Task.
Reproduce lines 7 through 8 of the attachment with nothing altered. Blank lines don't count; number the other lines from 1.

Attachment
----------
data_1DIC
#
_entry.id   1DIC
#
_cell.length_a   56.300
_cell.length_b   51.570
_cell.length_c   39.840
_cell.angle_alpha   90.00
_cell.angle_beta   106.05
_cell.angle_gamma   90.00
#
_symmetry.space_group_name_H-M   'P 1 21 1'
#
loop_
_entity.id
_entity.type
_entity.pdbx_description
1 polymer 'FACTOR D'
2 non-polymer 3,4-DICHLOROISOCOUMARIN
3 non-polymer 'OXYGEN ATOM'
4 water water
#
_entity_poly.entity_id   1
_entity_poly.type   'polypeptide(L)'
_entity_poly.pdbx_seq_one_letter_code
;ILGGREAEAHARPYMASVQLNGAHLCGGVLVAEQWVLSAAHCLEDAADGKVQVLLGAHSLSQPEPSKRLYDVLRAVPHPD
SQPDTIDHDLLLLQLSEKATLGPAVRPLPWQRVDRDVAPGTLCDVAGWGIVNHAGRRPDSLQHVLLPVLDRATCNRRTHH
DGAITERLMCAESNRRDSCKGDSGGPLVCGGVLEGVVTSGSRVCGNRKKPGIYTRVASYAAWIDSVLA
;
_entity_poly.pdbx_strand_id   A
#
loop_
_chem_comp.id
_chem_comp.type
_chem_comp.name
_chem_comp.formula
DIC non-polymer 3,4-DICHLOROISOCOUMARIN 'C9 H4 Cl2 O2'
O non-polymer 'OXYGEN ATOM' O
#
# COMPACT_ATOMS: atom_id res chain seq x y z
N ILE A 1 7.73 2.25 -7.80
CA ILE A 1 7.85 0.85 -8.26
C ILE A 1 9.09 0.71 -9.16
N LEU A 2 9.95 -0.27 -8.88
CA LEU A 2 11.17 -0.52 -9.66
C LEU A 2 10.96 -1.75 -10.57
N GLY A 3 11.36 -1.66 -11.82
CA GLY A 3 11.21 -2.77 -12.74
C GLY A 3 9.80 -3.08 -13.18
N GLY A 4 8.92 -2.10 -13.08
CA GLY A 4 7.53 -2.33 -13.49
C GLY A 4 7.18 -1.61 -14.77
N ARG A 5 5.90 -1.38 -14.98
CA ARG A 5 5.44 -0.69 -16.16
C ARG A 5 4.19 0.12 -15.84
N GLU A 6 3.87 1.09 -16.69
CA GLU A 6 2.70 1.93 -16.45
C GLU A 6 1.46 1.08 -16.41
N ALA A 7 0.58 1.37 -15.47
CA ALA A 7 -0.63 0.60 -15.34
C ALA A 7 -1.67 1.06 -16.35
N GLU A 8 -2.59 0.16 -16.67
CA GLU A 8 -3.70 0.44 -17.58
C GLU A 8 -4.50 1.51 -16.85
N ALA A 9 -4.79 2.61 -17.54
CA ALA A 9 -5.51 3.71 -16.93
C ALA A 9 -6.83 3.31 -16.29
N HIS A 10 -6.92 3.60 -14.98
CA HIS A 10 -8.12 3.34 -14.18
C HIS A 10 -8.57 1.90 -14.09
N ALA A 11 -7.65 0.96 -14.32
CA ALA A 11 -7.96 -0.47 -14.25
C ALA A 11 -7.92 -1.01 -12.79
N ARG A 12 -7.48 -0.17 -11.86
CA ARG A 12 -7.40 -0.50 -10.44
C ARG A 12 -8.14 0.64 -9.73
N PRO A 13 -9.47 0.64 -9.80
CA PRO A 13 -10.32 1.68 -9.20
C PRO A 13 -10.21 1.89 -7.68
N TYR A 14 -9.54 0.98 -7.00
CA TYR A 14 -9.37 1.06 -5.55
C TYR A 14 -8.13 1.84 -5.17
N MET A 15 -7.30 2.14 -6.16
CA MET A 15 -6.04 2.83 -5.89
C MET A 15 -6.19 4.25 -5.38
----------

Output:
_cell.length_c   39.840
_cell.angle_alpha   90.00